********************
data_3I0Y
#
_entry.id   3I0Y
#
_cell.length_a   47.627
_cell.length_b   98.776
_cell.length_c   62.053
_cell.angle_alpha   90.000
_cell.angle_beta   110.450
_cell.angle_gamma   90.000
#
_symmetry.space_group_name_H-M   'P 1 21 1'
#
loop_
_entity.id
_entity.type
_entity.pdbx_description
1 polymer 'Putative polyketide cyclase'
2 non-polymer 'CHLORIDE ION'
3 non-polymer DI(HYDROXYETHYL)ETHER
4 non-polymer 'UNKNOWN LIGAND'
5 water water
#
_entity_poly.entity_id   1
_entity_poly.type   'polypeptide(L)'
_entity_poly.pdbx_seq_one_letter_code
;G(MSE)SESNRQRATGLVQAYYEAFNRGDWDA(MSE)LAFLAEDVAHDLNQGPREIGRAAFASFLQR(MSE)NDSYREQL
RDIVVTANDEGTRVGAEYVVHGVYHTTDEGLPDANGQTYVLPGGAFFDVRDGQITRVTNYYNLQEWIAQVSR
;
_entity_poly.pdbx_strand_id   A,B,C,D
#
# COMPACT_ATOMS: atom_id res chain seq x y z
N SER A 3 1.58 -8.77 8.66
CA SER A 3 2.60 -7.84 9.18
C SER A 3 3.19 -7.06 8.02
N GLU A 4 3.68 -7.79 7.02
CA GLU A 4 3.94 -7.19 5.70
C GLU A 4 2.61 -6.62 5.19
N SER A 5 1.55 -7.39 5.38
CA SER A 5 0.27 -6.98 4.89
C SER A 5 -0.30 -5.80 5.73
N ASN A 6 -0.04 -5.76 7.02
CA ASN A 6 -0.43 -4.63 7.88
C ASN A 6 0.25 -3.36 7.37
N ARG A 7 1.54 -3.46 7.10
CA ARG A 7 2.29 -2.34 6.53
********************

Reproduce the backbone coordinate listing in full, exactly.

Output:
data_3I0Y
#
_entry.id   3I0Y
#
_cell.length_a   47.627
_cell.length_b   98.776
_cell.length_c   62.053
_cell.angle_alpha   90.000
_cell.angle_beta   110.450
_cell.angle_gamma   90.000
#
_symmetry.space_group_name_H-M   'P 1 21 1'
#
loop_
_entity.id
_entity.type
_entity.pdbx_description
1 polymer 'Putative polyketide cyclase'
2 non-polymer 'CHLORIDE ION'
3 non-polymer DI(HYDROXYETHYL)ETHER
4 non-polymer 'UNKNOWN LIGAND'
5 water water
#
_entity_poly.entity_id   1
_entity_poly.type   'polypeptide(L)'
_entity_poly.pdbx_seq_one_letter_code
;G(MSE)SESNRQRATGLVQAYYEAFNRGDWDA(MSE)LAFLAEDVAHDLNQGPREIGRAAFASFLQR(MSE)NDSYREQL
RDIVVTANDEGTRVGAEYVVHGVYHTTDEGLPDANGQTYVLPGGAFFDVRDGQITRVTNYYNLQEWIAQVSR
;
_entity_poly.pdbx_strand_id   A,B,C,D
#
# COMPACT_ATOMS: atom_id res chain seq x y z
N SER A 3 1.58 -8.77 8.66
CA SER A 3 2.60 -7.84 9.18
C SER A 3 3.19 -7.06 8.02
N GLU A 4 3.68 -7.79 7.02
CA GLU A 4 3.94 -7.19 5.70
C GLU A 4 2.61 -6.62 5.19
N SER A 5 1.55 -7.39 5.38
CA SER A 5 0.27 -6.98 4.89
C SER A 5 -0.30 -5.80 5.73
N ASN A 6 -0.04 -5.76 7.02
CA ASN A 6 -0.43 -4.63 7.88
C ASN A 6 0.25 -3.36 7.37
N ARG A 7 1.54 -3.46 7.10
CA ARG A 7 2.29 -2.34 6.53